College sees impact of financial aid initiative
The introduction of the comprehensive Financial Aid Initiative last fall has positively impacted Dartmouth admissions, increasing the regular decision yield and the number of international students on financial aid, according to Dean of Admissions Karl Furstenberg.
Furstenberg said the financial aid changes, which will be phased in over a four-year period, have also partially impacted the admission statistics of the Class of 2003 -- Dartmouth's most academically and racially diverse class ever.
Virginia Hazen, director of the Financial Aid Office, said although the College cannot currently assess the numerical size of the impact, she is "very sure that without the initiative we would have seen a decrease in Dartmouth's qualified applicant pool."
The new financial aid initiative targets lower and middle-income families, reducing loans and increasing scholarship aid by 6 percent. Such changes have resulted in a higher number of international students needing aid accepted by the College.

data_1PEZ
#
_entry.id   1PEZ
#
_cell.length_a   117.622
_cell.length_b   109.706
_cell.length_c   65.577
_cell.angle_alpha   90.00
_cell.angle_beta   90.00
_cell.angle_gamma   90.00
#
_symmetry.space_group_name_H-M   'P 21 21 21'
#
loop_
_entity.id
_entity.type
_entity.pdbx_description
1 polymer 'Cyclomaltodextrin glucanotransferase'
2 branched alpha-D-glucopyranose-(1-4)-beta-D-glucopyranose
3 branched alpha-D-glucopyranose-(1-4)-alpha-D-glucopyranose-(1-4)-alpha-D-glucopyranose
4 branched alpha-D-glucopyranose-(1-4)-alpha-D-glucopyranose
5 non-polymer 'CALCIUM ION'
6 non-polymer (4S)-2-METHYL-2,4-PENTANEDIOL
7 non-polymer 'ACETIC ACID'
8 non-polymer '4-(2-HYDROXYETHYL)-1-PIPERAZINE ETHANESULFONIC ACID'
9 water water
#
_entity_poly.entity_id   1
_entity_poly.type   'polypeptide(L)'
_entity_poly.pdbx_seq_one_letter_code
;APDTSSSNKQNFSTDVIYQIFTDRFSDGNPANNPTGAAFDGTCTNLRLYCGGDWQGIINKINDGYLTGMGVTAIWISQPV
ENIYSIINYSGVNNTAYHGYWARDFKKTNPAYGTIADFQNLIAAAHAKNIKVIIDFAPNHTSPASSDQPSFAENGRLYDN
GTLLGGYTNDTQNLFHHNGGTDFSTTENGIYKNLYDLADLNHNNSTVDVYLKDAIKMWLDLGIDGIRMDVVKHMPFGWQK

The new plan also allows students to keep their outside scholarship funds, using them to reduce loans and job portions of their financial aid packages. This has encouraged students to actively seek for external sources of aid and also made donors more willing to give, Hazen said.
The financial aid initiative has also implemented a new criteria for assessing family assets, making more applicants qualify for financial aid.
Last year, Dartmouth joined Harvard, Princeton, Yale and Stanford Universities in introducing changes to their financial aid policies. However, in contrast to Dartmouth, the Yale Daily News reported the changes at Yale University have had a minimal impact on admission numbers.
"Our program is more comprehensive than Yale's, which only focussed on the asset side," Furstenberg said, adding Princeton is the only other school which introduced extensive changes like Dartmouth did.